Clem Sunter, information and articles from the web:
Portrait of a winning nation:
By Clem Sunter
There I was sitting in my office in December 1989 when the
phone rang. "Hello, this is Sergeant Marais of the South
African Police." "Yes, Sergeant Marais, what can I do for
you?" "There's a prisoner who would like to talk to you." "I
don't know any prisoners." "You know this one." "Really?"
"Nelson Mandela." "You're kidding." "No I'm not." "When
would he like to see me?" "Anytime."
So off I went to Victor Verster in early January 1990. After
entering the prison grounds, I was led to a cottage and,
there on the doorstep, was the great man with a big smile on
his face. He was much slimmer than I imagined from an old
boxing photograph. He ushered me in and we spent the morning
talking about the global economy and the prospects for South
After that, he kindly asked me to stay to lunch and I was on
my way in the early afternoon. He gave me no indication that
he was going to be released in the following month.
Nevertheless, what really interested me was that he wanted
to talk about the future and not in any way about the past.
Specifically, how could South Africa become a winning nation
in a global game that was becoming increasingly competitive?
He even quoted Deng to me: "I don't care if a cat is black
or white as long as it catches mice."
Clem Sunter article continued:
I was reminded of the visit when I recently saw the movie
Invictus about his release and subsequent support for the
Springbok rugby team, culminating in their famous victory in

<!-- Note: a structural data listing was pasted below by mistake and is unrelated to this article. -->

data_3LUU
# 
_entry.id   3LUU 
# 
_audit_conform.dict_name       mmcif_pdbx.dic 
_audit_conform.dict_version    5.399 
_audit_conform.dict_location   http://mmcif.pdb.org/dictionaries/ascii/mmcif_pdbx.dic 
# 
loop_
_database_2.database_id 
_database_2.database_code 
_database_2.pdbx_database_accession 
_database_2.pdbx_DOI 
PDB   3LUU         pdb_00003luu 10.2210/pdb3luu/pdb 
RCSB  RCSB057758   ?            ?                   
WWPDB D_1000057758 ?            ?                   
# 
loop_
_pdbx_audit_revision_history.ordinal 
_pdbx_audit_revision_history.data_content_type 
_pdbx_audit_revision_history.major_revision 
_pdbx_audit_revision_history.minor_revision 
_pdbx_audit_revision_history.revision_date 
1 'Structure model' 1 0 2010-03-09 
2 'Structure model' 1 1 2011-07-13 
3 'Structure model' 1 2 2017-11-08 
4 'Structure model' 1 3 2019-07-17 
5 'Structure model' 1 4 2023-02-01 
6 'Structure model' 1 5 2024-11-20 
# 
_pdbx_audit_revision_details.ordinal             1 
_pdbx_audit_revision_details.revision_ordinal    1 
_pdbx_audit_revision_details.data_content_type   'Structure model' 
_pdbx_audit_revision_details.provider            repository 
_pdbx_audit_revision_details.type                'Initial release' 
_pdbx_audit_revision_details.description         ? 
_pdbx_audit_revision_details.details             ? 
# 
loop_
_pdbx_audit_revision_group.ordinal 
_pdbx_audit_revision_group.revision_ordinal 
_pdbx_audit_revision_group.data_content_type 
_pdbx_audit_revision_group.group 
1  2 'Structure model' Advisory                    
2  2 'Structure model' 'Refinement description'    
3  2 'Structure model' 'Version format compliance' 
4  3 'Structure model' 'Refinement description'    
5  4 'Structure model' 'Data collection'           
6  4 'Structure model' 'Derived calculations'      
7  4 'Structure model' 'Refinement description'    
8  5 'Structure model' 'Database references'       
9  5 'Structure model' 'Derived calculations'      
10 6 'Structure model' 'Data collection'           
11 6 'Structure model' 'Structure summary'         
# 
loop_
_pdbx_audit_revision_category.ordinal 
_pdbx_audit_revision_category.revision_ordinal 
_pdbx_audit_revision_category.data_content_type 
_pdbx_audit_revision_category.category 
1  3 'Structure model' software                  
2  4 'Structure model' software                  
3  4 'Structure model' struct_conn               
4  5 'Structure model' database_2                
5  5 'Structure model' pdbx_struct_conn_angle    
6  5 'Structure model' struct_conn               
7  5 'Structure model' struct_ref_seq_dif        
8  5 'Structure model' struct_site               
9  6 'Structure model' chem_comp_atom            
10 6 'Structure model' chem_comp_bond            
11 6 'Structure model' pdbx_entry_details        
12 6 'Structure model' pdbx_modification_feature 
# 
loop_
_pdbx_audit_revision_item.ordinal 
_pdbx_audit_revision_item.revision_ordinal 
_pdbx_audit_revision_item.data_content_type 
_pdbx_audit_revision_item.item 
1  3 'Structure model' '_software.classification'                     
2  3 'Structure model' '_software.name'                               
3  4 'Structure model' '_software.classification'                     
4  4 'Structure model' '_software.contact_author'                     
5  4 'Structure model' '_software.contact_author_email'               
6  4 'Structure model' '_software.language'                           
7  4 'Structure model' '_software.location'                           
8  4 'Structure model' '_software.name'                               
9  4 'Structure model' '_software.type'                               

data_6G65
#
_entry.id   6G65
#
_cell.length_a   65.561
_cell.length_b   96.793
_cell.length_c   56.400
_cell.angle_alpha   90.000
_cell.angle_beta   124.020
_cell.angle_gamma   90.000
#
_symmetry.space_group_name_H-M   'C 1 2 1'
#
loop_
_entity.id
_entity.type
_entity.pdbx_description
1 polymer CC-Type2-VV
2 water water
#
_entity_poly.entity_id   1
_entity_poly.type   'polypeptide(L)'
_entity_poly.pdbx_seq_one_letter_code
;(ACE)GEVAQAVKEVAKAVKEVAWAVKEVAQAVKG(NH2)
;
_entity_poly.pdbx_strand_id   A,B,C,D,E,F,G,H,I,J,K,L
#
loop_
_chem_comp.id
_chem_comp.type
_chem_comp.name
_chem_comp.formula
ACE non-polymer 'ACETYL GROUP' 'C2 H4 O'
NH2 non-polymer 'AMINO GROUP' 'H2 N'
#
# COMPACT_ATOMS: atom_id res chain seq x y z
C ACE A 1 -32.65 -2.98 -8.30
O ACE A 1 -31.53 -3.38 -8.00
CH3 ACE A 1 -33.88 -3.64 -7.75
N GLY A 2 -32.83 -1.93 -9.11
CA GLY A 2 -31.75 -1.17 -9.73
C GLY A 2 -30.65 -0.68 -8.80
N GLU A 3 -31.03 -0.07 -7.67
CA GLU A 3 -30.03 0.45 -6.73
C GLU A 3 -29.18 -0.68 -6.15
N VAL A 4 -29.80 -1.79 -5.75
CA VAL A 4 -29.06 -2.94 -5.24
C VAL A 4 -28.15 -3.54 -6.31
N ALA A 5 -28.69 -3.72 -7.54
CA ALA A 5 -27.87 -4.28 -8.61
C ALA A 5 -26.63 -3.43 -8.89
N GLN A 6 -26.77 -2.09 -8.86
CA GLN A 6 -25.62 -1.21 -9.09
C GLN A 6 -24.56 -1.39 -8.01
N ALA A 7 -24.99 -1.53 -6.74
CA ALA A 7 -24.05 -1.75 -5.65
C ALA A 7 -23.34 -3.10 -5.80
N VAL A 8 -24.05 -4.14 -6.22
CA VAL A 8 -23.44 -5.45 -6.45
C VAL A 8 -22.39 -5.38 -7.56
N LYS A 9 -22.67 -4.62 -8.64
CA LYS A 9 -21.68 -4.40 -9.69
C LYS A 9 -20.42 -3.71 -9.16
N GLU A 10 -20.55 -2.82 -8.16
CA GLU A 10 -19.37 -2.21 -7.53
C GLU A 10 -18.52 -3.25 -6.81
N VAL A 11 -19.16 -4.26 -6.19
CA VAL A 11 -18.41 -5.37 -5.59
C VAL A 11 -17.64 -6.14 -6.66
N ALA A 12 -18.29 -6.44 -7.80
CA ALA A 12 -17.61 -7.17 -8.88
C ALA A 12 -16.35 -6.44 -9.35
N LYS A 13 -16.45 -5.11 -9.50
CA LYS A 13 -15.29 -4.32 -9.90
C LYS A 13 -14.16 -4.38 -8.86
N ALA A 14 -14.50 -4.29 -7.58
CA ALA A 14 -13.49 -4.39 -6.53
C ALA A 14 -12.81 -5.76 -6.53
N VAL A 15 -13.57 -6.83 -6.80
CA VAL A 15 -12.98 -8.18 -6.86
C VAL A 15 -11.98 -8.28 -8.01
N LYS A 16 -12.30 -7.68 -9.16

the World Cup. While some of the rugby scenes were fairly
rudimentary, Clint Eastwood who directed the movie hit the
nail on the head with his theme of reconciliation. You don't
win critical rugby matches without a positive team dynamic
and you don't move up the Premier League of nations without
social harmony among the citizens of the country.
Winning nations and winning rugby teams share a lot in
common. Besides the patriotism and camaraderie, the
individuals making up the team must be chosen for the skills
set that is appropriate for each position in the side.
Education and training are critical for victory as well as
hard work. Knowledge of the strengths and weaknesses, and
the strategy, of your competitors is a prime requirement
too. Moreover, the stadium and other infrastructure need to
be in excellent condition. Above all, the leadership must
understand that if any action undermines the competitiveness
of the team, then the fortunes of the entire team are put at
a disadvantage as well.
Spelt out in simple terms, a better life for all in South
Africa presupposes that we improve our national economic
ranking in the world at large. The bickering and
finger-pointing have to stop and we must focus on raising
the overall quality of our game. We have plenty of pockets
of excellence in all sectors of South African society to
provide inspirational examples. The last thing we should do
is dumb them down. Celebrate excellence. Don't tolerate
mediocrity. That is if you want to catch a lot of mice.
By Clem Sunter